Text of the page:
An Oral History Of Alternative Tentacles: 40 Years Of Keeping Punk Alive

We take a tour of Alternative Tentacles HQ to find out the secrets of running a punk-rock institution

An Oral History Of Alternative Tentacles: 40 Years Of Keeping Punk Alive
Rae Alexandra

Across the Bay from San Francisco, under a noisy freeway bridge in Oakland, inside an anonymous warehouse, hidden at the end of an echoey corridor, is the headquarters of legendary record label, Alternative Tentacles. Founded in June 1979 by Jello Biafra, what was originally a DIY vehicle to release Dead Kennedys records, slowly but surely turned into one of the most important and influential underground labels in the world. As the 40th Anniversary approaches, Kerrang! got a special, behind-the-scenes tour from General Manager Dominic Davi, and Head of Shipping/Customer Service Chris Shearer. The duo — along with emailed input from Dominic’s predecessors, Greg Werckman and Jesse Townley — told us anecdotes about what it’s like to work there, and secrets you won’t hear anywhere else.

Jello Biafra Hates Technology (Pt. 1)

“Jello wouldn’t use email,” explains Townley. “We used to have to print out and fax him important emails, then he’d write replies on the time-sensitive [papers] and fax them back, and then the office would type out his replies and return the email. I learned more about fax machines in my 15 years at A.T. than when they were actually regular office fixtures. Jello’s very first email is so hilarious, I pinned it to the office wall.” It’s still there, folks!

Ipecac Recordings Was Founded On The Principles Of A.T.

Greg Werckman went on to found Ipecac Recordings with Mike Patton (Faith No More, Mr. Bungle, Fantômas etc.) after his eight-year tenure as General Manager of A.T. “From the moment I met Jello, my outlook about what a record label should be changed,” Werckman says. “For Jello, it has always been, 'Let the art speak.' It is not about what the industry dictates or what the other labels are doing. It's about the music and the artists. Jello is all about creative freedom and made sure that all artists on the label had as much say about how their record was presented. Charts, sales projections, hipster credibility? None of that matters. That leadership made for a very healthy and happy environment. Jello made sure that all bands were treated fairly. It set the blueprint for my future.”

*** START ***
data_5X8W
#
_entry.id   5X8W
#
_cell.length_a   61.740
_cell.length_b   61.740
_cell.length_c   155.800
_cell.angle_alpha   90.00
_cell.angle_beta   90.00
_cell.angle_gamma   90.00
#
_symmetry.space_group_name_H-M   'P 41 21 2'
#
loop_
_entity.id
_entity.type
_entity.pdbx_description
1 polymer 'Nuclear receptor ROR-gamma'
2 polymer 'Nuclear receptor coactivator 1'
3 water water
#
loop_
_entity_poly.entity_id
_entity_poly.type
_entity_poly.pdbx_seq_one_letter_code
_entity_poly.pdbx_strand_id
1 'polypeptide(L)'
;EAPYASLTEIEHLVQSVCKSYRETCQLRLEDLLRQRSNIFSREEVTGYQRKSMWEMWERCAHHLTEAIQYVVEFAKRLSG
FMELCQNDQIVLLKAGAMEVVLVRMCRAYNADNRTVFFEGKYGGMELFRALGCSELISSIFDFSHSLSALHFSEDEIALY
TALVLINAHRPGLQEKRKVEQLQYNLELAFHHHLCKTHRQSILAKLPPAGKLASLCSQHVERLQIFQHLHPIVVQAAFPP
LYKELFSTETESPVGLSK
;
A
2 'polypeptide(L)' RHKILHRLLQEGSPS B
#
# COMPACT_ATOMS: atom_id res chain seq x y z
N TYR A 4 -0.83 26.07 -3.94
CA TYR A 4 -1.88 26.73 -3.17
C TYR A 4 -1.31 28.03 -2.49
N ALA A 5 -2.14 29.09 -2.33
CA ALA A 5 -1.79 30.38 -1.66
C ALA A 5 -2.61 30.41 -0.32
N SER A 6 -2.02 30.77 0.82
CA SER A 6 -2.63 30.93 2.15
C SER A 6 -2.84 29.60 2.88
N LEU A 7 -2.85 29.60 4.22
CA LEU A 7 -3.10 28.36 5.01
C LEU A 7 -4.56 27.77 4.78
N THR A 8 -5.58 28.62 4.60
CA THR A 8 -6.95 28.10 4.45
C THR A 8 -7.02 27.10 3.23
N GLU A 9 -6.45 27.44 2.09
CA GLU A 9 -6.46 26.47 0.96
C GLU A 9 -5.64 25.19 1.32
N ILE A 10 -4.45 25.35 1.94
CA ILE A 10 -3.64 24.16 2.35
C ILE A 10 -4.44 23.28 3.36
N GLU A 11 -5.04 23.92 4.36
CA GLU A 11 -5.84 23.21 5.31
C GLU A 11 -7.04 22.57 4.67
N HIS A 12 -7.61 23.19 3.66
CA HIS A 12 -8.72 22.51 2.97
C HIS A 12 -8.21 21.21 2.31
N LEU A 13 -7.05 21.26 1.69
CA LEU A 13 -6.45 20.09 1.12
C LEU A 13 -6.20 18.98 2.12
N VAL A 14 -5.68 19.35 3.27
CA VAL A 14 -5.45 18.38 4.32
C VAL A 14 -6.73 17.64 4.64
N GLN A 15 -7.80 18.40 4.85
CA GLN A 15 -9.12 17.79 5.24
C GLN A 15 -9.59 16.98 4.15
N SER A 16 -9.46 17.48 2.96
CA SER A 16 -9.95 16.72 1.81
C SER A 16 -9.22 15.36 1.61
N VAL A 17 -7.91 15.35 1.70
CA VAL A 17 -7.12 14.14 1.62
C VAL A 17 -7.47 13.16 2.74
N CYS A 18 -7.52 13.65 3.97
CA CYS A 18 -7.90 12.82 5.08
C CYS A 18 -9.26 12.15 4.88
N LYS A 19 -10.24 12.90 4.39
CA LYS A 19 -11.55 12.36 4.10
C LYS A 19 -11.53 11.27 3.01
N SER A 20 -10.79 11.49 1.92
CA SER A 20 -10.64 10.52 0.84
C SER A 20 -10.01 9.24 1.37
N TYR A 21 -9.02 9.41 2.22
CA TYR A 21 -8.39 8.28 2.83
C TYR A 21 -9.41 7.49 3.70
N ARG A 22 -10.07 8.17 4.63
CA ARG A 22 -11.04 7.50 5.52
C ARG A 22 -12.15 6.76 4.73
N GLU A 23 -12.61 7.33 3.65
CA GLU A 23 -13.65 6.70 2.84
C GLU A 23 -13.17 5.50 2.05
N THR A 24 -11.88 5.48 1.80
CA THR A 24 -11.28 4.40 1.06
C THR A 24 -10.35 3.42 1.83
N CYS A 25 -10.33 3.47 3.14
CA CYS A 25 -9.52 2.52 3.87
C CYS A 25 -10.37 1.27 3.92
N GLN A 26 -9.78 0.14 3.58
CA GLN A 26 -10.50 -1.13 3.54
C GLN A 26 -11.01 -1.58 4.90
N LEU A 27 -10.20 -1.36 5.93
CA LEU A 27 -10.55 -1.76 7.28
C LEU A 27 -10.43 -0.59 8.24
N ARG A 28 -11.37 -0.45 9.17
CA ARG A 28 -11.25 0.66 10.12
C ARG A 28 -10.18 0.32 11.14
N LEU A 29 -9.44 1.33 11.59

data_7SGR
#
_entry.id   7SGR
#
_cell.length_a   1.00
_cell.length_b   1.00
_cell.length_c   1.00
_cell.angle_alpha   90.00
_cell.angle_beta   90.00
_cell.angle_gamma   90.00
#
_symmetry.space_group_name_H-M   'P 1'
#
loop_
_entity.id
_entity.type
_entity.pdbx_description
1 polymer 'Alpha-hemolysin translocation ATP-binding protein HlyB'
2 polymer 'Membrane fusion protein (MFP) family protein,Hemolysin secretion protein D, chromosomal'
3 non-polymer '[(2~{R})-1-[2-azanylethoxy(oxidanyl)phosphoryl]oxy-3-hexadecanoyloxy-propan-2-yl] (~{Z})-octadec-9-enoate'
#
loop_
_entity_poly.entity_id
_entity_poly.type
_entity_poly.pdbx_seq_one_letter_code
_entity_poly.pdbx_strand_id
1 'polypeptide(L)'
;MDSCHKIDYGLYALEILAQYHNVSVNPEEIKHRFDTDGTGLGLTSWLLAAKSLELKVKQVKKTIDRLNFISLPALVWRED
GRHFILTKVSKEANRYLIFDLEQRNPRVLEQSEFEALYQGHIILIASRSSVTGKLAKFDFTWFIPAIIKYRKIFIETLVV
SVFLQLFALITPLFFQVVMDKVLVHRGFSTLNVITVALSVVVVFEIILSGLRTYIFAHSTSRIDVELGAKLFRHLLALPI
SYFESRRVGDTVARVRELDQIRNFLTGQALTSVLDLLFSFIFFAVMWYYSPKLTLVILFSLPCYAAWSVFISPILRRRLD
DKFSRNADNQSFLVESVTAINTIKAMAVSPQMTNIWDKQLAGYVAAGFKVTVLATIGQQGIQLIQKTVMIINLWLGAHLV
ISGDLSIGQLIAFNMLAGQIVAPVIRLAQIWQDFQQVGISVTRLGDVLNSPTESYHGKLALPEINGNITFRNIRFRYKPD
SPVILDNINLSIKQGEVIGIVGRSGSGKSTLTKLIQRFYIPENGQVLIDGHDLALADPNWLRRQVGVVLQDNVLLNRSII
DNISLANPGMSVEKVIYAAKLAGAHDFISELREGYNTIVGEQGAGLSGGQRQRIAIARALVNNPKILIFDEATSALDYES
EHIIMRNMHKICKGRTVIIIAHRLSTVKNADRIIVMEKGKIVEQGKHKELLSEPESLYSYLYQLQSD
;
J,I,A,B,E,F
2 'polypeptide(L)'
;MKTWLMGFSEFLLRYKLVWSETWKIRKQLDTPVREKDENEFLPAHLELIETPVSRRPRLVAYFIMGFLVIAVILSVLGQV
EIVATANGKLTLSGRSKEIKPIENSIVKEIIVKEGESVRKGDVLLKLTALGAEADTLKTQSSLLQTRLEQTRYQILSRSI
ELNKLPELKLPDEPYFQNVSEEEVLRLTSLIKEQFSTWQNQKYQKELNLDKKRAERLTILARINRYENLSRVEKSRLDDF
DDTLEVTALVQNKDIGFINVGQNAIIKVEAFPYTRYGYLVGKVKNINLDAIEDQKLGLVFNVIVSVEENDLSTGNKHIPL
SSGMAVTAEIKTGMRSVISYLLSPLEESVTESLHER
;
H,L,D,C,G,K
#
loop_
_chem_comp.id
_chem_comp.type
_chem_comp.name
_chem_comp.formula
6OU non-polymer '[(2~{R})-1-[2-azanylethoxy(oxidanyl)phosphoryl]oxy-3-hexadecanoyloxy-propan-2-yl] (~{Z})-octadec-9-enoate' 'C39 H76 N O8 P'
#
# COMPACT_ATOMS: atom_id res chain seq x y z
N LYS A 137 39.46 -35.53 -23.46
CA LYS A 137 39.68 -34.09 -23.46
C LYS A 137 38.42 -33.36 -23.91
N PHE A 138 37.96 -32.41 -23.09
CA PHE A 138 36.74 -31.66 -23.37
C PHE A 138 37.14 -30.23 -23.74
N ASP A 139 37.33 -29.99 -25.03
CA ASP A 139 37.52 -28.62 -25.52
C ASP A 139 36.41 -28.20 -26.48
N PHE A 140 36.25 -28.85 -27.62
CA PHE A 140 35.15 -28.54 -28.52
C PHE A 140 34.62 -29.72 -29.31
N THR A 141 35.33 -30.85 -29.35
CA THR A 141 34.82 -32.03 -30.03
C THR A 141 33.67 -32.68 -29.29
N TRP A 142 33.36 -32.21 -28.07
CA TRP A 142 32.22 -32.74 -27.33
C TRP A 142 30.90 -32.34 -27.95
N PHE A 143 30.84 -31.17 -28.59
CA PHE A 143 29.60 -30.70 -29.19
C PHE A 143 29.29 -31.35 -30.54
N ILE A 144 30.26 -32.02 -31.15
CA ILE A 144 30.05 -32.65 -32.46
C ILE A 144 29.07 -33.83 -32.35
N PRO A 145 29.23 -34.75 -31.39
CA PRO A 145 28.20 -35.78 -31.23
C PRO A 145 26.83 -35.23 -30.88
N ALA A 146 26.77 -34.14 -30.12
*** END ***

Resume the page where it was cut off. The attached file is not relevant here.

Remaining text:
Alternative Tentacles Offers Internships

The label operates an internship programme through a Berkeley radio station called KALX, but volunteers also come through via friends of friends. “Usually it’s people who want to learn more about a particular part of the music industry,” Dominic explains, “or marketing, or distribution, or how mail order is done. We’ve had a couple of people who’ve done that with us, then gone on to start their own labels, so it’s really cool.”

The A.T. Warehouse Has A Full Bar

“When I got here,” Dominic explains, “we decided to clear all this clutter from this weird shelf within a shelf we had. Once it was empty, we realised it was actually a bar so restoring this thing became a pet project for one of the interns. He upholstered it with velvet and studs, and painted a wood grain on it. Then he started bringing in booze samples and basically didn’t stop until we had a full bar set up. When bands come to visit, they go right to it. When I told Jello, he was like, ‘You bought a bar?!’ and I was like, ‘No. You already had a bar.' He was like, ‘Where the hell did we get a bar?!’ I was like, 'I don’t know, but think of it this way: you now have a secret drinking spot in the East Bay.’ I think he liked that part.”

Drinking Hours Are Prohibited